Trump's (Sort of Revived) Proposal to Cut Capital Gains Taxes Unilaterally is Illegal, But Could He Get Away with it?

by Michael C. Dorf Earlier this week , President Trump re-floated an idea that he and various GOP politicians have previously proposed: the notion that via unilateral executive action, he could effectively cut the capital gains tax by indexing the cost basis of investments to inflation.  As of this writing, Trump has backed away from that idea; but given how quickly he changes his mind, this or a similar proposal could be back on the agenda within a matter of weeks or days, if not minutes.  Notwithstanding that uncertainty, therefore, this seems like a good moment to offer an analysis of Trump's proposal. As Prof Buchanan explained in a column last year, even a person who somehow concludes that such indexing would be a good idea as a matter of policy must nonetheless concede that a different policy choice has been made by Congress, which provided for inflation indexing in other statutory provisions but not in the capital gains provision. Accordingly, an  Office of Legal Cou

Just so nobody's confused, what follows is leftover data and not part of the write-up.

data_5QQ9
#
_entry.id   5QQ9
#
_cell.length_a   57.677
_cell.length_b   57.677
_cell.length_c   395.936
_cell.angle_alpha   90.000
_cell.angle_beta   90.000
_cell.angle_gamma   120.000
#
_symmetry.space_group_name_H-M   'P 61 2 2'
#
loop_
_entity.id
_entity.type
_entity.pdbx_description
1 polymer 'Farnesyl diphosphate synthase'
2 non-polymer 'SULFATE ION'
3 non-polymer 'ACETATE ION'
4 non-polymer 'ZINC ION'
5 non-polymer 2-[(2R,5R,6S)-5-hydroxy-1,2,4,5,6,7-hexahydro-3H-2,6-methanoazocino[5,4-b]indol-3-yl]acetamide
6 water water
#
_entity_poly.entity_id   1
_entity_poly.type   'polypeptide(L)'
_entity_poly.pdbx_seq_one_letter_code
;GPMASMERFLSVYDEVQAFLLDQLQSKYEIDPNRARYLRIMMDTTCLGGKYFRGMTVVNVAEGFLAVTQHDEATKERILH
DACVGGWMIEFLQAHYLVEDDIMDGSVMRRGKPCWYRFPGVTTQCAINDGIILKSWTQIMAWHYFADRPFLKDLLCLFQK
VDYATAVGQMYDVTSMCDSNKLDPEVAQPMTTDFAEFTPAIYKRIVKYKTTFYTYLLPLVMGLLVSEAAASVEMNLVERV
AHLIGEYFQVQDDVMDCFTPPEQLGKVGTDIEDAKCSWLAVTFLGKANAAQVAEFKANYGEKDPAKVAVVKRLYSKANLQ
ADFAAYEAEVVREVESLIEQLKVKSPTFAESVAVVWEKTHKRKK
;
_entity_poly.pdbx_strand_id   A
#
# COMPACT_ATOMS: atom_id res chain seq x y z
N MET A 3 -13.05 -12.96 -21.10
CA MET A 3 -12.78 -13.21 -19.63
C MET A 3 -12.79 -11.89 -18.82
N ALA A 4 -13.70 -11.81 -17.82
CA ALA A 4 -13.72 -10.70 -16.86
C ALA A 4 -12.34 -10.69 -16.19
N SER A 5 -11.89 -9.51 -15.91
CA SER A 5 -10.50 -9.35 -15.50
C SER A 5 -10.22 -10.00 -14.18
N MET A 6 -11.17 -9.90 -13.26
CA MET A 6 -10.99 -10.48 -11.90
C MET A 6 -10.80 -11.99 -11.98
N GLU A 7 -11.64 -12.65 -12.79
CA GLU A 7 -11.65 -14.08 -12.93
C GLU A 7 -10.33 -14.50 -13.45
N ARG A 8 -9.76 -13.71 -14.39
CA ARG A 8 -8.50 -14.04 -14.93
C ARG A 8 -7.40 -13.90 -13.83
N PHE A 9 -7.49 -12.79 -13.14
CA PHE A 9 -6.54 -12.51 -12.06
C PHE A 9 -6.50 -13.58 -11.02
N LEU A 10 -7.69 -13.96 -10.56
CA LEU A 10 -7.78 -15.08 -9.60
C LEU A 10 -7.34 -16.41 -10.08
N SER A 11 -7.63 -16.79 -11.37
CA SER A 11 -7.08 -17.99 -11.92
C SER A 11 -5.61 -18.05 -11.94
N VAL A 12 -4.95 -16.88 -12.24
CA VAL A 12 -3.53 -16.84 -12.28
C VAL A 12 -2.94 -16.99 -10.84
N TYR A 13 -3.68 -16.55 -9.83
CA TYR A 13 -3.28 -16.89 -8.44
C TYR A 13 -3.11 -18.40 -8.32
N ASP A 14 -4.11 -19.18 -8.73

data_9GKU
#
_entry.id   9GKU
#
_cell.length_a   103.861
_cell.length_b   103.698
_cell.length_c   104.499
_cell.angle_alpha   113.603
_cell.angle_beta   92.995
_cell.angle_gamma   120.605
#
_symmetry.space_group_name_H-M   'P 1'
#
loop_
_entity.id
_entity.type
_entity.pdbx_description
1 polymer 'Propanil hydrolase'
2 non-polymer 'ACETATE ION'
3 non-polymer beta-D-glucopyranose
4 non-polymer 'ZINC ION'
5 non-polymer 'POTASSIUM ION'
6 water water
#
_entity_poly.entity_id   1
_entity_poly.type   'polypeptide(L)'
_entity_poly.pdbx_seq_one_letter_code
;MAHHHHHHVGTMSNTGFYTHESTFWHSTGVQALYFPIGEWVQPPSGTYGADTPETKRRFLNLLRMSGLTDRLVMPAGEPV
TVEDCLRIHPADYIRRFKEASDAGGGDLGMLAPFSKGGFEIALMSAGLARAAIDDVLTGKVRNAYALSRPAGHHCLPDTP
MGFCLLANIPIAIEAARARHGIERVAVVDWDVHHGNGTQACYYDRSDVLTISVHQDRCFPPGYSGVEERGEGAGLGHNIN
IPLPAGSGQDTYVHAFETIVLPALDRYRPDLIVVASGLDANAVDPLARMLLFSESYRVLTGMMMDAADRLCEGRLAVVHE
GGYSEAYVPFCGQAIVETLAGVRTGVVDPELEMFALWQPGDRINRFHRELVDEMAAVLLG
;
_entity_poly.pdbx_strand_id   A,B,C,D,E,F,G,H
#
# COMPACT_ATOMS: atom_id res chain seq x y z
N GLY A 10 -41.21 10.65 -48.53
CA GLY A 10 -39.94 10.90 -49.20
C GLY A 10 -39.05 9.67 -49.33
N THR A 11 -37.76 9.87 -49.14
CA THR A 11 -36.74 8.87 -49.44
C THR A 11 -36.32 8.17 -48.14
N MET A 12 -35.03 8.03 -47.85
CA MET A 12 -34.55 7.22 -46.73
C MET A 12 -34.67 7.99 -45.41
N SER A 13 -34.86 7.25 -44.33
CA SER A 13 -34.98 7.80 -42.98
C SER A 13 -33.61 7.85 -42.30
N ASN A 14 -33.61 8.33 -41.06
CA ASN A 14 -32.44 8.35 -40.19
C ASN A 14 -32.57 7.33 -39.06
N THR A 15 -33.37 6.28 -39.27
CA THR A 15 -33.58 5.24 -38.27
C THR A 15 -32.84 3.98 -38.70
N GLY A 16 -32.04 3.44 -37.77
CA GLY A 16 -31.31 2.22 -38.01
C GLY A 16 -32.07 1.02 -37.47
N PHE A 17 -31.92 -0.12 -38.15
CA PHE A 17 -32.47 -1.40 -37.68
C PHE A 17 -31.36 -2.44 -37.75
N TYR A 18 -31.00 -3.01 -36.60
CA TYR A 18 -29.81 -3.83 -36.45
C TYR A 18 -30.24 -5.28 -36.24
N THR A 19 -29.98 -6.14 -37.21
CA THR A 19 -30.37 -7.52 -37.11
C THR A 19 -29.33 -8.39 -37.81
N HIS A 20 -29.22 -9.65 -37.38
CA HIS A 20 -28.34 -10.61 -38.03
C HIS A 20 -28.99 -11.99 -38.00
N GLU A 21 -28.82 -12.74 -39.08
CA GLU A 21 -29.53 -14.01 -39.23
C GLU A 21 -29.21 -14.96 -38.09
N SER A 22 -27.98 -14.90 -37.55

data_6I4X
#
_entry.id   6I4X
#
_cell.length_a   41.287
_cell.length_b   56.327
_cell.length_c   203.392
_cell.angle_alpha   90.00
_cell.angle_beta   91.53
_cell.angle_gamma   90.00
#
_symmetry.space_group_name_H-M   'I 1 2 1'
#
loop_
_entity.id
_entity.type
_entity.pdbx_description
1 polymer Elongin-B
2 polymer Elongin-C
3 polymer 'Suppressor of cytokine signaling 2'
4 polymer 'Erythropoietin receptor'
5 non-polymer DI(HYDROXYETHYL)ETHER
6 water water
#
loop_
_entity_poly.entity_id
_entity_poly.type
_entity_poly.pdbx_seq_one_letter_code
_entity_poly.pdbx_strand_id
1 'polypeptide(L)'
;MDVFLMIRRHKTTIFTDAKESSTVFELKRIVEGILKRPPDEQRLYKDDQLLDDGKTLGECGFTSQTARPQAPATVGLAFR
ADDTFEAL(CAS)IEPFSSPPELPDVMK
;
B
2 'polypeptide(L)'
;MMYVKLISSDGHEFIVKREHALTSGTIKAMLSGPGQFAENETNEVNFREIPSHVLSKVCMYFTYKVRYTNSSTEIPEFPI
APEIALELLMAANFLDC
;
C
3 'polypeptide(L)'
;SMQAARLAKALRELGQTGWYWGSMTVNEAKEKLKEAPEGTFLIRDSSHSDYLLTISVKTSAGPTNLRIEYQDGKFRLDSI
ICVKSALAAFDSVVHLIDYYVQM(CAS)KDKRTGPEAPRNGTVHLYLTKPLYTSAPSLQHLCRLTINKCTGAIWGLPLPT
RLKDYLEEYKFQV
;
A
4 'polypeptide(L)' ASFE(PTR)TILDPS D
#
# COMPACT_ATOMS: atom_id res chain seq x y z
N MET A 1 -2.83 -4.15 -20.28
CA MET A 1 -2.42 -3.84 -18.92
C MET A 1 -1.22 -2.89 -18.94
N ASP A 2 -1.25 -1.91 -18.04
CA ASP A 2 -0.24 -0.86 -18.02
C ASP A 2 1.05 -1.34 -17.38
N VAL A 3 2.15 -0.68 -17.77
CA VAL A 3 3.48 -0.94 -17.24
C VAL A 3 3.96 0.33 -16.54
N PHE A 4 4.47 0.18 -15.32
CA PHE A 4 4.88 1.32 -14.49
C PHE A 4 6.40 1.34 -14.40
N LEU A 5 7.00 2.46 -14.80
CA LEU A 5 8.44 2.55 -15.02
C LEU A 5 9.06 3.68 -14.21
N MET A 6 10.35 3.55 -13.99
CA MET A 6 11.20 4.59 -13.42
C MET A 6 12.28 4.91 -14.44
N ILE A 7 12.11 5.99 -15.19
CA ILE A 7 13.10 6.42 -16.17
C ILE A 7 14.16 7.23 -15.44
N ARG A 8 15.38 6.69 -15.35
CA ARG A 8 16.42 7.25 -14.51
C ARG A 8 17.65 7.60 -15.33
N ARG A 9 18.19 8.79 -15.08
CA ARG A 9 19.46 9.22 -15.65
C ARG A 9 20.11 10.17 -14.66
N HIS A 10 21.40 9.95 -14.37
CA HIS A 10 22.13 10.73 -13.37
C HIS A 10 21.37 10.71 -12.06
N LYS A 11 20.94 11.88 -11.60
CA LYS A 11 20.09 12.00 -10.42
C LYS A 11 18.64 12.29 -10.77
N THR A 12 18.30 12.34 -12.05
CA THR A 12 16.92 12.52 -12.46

The Truth Hurts: Why All the Angst About the Senators' Amicus Brief?

By Eric Segall Social media pundits, constitutional law professors, mainstream journalists, and conservative politicians are all agog about a brutally honest amicus brief filed in a Second Amendment case by Democratic Senators Whitehouse, Hirono, Blumenthal, Durbin and Gillibrand. Republican Senator Lindsey Graham called the brief    " an extraordinary threat from one branch of government to another." As the Washington Post notes , "t he Wall Street Journal editorial board dubbed it the opposite of an amicus filing — an 'enemy-of-the-court brief' — a nd the National Review’s David French called it “astonishing.” Even, liberal law professor Larry Tribe said the  brief " was inappropriately — and stupidly— threatening,” The case involves a relatively silly New York City gun law that has been repealed and cannot be reinstated absent a change in governing New York State law. In other words, the case is almost certainly moot, as the amicus brief correctly